I know you think it's odd to buy school supplies from a Hardware store.  I do too.  But each year they offer a KILLER sale.  So if you have one, it's definitely worth it.  A variety of the deals are also rebate deals so you'll have an upfront cost.  Get your rebates delivered elsewhere, and do separate transactions, to score more than the 10 limit.

  • 1 Subject spiral notebooks- FREE after rebate- Limit of 10 per mailing address.
  • 10 pack pens- FREE after rebate- Limit of 10 per mailing address.
  • 5" scissors- $0.39
  • Glue bottle or 3 pack Glue Sticks- $0.39
  • Pink erasers 4ct- $0.39
  • Cap erasers 40 pack- $0.39
  • Correction tape- $0.59
  • 7" scissors- $0.59
  • Highlighters 4ct- $0.59 (thin)
  • Dry erase markers 3ct- $0.59 (appears to be red, blue and black mixed)
  • Plastic storage box $0.59
  • Pencil pouch $0.59
  • Post-it Notes $0.59
  • Paper Clips $0.59
  • 5-Tab Dividers $0.59
  • 1" Binders $0.79
  • Dry erase markers 2ct black- $0.79
  • 3 hole punch $1.97 after rebate- Limit of 2 per mailing address.
  • 6 quart tote $0.88 (for book storage in libraries?)
They also have travel cups (ceramic hot cups and plastic double walled with straws) for 99 cents after rebate.  I'll be buying quite a few of those too.

Staples

Also remember that Staples prices matches + 10% so you can bring in ads and get things cheaper.

  • Crayola 10 ct markers & 12 ct colored pencils- $0.97
  • Post-it Notes 18 pack- $10
  • 2 pocket folders- $0.15 (I may start to buy some but generally wait for 10 cent deals)
  • Composition books- $0.50

Office Depot/Office Max

  • Poly snap envelopes $0.25 (look great for task card storage- haven't seen them in person)
  • Pink erasers 5pk $0.25- Limit 3
  • Glue bottles $0.25- Limit 3

Target

  • Elmer's Glue Sticks 6 pack- $0.99

Walgreens


  • Wexford 1" Binder- $0.69
  • Wexford Index Cards- $0.29 with in-ad coupon



Let me know if you find any other good deals.  Happy shopping!

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4 Corners- A Kinesthetic Preassessment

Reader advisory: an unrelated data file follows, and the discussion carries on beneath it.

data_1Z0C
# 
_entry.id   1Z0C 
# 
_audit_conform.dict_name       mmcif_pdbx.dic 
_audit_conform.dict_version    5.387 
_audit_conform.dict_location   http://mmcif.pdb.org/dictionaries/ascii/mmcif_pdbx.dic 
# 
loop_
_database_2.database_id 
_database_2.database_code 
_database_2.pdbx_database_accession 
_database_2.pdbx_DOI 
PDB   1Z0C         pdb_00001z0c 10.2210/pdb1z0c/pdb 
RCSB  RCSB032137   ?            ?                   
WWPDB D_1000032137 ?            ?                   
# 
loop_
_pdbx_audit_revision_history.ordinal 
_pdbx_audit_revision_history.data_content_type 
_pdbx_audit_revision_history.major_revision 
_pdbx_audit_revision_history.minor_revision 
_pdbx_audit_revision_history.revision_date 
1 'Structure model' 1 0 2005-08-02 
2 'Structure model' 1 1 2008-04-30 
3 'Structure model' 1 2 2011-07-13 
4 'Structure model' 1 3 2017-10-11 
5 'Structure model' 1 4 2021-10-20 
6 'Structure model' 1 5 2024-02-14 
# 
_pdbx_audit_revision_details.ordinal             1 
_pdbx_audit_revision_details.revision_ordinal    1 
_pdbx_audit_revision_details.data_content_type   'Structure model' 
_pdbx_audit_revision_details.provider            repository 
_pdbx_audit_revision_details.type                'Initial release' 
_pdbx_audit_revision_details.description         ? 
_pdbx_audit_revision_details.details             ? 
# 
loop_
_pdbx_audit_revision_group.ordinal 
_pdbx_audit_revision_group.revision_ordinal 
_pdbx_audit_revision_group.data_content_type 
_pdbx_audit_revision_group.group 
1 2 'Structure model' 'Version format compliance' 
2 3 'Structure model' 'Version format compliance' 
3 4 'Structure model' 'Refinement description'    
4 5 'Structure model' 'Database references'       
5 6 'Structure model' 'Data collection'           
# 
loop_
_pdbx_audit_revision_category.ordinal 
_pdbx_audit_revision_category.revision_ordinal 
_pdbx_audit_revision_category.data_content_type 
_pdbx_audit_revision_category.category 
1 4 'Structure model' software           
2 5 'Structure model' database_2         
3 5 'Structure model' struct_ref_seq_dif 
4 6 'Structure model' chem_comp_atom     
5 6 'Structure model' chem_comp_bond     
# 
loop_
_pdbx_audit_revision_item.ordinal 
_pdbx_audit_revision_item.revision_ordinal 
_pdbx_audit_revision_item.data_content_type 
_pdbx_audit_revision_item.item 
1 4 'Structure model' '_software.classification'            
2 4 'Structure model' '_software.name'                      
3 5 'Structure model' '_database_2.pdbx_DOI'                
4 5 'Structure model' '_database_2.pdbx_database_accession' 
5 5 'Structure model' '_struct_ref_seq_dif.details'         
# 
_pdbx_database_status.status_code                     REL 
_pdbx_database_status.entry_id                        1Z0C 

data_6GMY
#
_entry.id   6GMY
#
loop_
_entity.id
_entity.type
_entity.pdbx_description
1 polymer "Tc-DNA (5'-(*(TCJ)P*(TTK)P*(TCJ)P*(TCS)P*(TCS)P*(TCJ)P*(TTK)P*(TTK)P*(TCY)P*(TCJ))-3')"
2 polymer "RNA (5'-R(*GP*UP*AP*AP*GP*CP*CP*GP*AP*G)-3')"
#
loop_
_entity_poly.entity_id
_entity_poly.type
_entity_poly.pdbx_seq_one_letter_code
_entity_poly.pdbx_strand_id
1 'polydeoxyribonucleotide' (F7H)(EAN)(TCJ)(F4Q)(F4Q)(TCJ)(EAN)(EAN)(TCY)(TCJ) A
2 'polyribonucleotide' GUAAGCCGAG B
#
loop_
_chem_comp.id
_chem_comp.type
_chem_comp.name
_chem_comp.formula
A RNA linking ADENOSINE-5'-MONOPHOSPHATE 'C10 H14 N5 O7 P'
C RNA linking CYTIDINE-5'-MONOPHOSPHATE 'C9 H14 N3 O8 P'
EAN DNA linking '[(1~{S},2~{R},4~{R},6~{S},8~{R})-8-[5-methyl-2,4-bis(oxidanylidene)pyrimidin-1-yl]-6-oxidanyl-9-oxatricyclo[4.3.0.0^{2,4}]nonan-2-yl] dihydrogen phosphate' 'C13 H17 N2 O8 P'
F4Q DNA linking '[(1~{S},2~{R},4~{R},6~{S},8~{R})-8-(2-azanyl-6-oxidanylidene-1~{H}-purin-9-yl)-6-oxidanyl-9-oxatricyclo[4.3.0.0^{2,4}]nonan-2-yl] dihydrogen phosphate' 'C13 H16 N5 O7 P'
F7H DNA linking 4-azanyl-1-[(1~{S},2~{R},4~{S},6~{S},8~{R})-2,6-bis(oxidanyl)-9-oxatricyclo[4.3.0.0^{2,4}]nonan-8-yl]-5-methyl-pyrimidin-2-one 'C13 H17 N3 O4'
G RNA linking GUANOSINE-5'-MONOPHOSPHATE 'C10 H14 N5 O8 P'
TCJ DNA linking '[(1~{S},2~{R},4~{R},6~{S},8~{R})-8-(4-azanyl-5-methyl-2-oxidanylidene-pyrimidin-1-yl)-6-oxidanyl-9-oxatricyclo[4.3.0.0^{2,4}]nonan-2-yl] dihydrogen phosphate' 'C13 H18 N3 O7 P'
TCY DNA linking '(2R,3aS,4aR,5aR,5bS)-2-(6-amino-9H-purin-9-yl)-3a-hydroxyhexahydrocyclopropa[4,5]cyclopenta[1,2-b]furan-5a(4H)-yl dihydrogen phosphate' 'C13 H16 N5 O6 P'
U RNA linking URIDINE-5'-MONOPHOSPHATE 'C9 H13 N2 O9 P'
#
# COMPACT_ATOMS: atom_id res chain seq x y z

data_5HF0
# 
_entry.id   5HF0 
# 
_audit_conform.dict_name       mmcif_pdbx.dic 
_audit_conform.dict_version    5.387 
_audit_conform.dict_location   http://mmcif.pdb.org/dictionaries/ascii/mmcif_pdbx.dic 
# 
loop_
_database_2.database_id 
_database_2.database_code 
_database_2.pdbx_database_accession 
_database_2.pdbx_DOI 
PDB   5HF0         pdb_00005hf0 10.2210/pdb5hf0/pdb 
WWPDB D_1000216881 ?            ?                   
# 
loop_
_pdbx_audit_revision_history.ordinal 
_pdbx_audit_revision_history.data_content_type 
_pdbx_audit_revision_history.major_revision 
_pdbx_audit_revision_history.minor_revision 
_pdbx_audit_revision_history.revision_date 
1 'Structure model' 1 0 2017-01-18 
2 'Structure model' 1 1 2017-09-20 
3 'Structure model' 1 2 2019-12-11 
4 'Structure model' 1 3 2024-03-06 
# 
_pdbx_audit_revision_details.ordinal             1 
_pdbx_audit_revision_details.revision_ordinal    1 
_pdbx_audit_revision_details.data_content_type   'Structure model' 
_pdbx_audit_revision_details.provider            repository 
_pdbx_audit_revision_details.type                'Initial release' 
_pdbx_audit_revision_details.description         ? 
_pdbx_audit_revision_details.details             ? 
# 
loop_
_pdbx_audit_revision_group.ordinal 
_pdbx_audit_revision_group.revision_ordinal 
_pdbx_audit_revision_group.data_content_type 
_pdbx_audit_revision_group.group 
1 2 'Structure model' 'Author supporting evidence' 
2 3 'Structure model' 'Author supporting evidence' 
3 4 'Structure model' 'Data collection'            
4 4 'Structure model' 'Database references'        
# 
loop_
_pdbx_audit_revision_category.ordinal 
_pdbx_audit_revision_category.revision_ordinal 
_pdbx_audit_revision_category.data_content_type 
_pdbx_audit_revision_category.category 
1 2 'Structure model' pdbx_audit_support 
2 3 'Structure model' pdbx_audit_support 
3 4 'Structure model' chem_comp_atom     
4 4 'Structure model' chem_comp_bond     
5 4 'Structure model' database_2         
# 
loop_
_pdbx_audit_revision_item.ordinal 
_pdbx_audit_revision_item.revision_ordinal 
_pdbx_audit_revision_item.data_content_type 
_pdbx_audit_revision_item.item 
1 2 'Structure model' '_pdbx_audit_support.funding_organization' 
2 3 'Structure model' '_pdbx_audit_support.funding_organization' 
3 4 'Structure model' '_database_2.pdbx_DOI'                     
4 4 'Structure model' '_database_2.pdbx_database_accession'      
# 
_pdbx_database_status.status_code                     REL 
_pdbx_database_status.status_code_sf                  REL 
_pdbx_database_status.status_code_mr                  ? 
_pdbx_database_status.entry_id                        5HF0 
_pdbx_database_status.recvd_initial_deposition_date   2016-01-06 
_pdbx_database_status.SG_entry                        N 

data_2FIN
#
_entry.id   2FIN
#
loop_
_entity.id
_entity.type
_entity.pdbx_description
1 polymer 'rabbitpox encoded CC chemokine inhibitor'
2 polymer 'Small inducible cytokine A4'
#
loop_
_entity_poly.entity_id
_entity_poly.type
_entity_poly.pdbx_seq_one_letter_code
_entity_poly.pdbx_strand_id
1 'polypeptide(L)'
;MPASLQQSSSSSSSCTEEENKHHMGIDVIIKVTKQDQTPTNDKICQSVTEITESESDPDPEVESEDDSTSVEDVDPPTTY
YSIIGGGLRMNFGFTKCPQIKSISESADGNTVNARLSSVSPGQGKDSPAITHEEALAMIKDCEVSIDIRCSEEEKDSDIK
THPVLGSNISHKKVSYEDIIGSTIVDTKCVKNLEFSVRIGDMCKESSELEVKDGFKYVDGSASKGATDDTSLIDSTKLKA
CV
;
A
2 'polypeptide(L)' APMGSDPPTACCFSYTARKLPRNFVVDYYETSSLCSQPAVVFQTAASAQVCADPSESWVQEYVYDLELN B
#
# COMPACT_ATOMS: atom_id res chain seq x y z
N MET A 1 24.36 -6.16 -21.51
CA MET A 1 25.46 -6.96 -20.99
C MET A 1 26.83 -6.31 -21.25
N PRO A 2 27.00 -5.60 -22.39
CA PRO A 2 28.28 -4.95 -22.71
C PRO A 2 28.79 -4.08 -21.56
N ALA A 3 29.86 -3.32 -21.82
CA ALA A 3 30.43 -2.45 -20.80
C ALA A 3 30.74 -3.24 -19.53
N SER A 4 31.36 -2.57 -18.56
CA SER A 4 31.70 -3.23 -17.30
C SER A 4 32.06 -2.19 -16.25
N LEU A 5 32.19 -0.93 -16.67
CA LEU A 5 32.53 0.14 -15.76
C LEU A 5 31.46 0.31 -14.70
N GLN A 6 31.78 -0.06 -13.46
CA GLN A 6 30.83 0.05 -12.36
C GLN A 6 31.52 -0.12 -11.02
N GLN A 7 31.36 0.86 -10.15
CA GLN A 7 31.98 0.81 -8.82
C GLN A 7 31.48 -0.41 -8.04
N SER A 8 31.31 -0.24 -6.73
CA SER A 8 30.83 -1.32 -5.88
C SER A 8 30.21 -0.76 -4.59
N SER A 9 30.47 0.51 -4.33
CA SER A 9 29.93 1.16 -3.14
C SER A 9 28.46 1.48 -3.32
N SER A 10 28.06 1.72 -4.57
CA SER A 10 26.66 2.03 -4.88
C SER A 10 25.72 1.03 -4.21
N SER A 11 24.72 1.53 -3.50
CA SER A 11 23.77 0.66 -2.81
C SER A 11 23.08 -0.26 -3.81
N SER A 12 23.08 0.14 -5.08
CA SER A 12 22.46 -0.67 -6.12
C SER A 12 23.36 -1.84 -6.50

I decided to do a little Throwback Thursday post and re-run a post from early on in my blog days.  I was going back and looking at my older posts and between all the crap {seriously, why would anyone follow my blog back then?} I had some really good posts.  I thought I'd bring some new life to them from time to time with a little Throwback Thursday!


4 Corners is a strategy typically used to build students' anticipation for new content.  You can use it to gauge students knowledge and comfort with a topic.  But, one of my favorite ways to review a skill is to use the 4 Corners strategy. I like it because it gets the kids up and moving. I also like it because your kids can hide within the pack if they aren't so certain about an answer. Here's how it works.

First, you label the four corners of your room. With review, I use multiple choice options a, b, c, d.  As a preassessment, you would label each corner with a level of comfort.  You could also come up with fun names for each corner.
1) A little minnow (struggling with the content)
2) A goldfish (feeling a little strong)
3) A catfish (big, bad and content)
4) A shark (I've got this under control)

Second, you ask the students a question and give corresponding answers.

Third, students move to the corner that represents an answer that they think is correct or the corner describing their comfort.

I always make the students explain the answer to reinforce what they're learning if you're reviewing. For your students who are struggling, they get to practice but if they don't know an answer, they can just follow the group and listen for the explanation. By doing this activity, all students are involved and it gets the kids up and moving for a couple minutes.